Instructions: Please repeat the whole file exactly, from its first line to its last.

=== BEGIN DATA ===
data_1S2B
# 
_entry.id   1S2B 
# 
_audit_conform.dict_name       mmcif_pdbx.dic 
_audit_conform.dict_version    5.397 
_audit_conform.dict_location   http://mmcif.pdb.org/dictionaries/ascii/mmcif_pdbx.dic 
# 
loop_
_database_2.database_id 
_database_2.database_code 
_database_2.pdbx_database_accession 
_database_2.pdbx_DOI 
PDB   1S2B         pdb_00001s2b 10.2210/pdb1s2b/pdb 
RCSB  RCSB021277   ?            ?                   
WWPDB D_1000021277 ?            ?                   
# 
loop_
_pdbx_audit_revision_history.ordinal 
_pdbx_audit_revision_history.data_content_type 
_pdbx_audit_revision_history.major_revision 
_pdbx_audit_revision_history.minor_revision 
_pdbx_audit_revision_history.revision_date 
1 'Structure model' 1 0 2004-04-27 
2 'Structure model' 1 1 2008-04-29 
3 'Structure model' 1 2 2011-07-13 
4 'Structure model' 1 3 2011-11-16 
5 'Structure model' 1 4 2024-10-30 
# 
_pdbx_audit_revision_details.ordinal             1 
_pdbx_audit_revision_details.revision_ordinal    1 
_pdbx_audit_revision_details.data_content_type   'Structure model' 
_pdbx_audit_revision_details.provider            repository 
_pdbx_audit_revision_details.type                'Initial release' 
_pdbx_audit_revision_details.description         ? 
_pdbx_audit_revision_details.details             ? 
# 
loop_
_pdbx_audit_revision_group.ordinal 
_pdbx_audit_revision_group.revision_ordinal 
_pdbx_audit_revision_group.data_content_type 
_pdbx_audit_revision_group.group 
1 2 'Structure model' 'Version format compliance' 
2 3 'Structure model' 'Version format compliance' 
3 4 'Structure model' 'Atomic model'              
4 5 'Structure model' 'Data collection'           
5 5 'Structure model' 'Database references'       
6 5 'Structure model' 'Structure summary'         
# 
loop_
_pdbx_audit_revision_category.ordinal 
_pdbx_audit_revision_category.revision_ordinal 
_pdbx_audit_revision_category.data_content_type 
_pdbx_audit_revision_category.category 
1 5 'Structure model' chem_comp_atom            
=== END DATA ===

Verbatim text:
data_1S2B
# 
_entry.id   1S2B 
# 
_audit_conform.dict_name       mmcif_pdbx.dic 
_audit_conform.dict_version    5.397 
_audit_conform.dict_location   http://mmcif.pdb.org/dictionaries/ascii/mmcif_pdbx.dic 
# 
loop_
_database_2.database_id 
_database_2.database_code 
_database_2.pdbx_database_accession 
_database_2.pdbx_DOI 
PDB   1S2B         pdb_00001s2b 10.2210/pdb1s2b/pdb 
RCSB  RCSB021277   ?            ?                   
WWPDB D_1000021277 ?            ?                   
# 
loop_
_pdbx_audit_revision_history.ordinal 
_pdbx_audit_revision_history.data_content_type 
_pdbx_audit_revision_history.major_revision 
_pdbx_audit_revision_history.minor_revision 
_pdbx_audit_revision_history.revision_date 
1 'Structure model' 1 0 2004-04-27 
2 'Structure model' 1 1 2008-04-29 
3 'Structure model' 1 2 2011-07-13 
4 'Structure model' 1 3 2011-11-16 
5 'Structure model' 1 4 2024-10-30 
# 
_pdbx_audit_revision_details.ordinal             1 
_pdbx_audit_revision_details.revision_ordinal    1 
_pdbx_audit_revision_details.data_content_type   'Structure model' 
_pdbx_audit_revision_details.provider            repository 
_pdbx_audit_revision_details.type                'Initial release' 
_pdbx_audit_revision_details.description         ? 
_pdbx_audit_revision_details.details             ? 
# 
loop_
_pdbx_audit_revision_group.ordinal 
_pdbx_audit_revision_group.revision_ordinal 
_pdbx_audit_revision_group.data_content_type 
_pdbx_audit_revision_group.group 
1 2 'Structure model' 'Version format compliance' 
2 3 'Structure model' 'Version format compliance' 
3 4 'Structure model' 'Atomic model'              
4 5 'Structure model' 'Data collection'           
5 5 'Structure model' 'Database references'       
6 5 'Structure model' 'Structure summary'         
# 
loop_
_pdbx_audit_revision_category.ordinal 
_pdbx_audit_revision_category.revision_ordinal 
_pdbx_audit_revision_category.data_content_type 
_pdbx_audit_revision_category.category 
1 5 'Structure model' chem_comp_atom            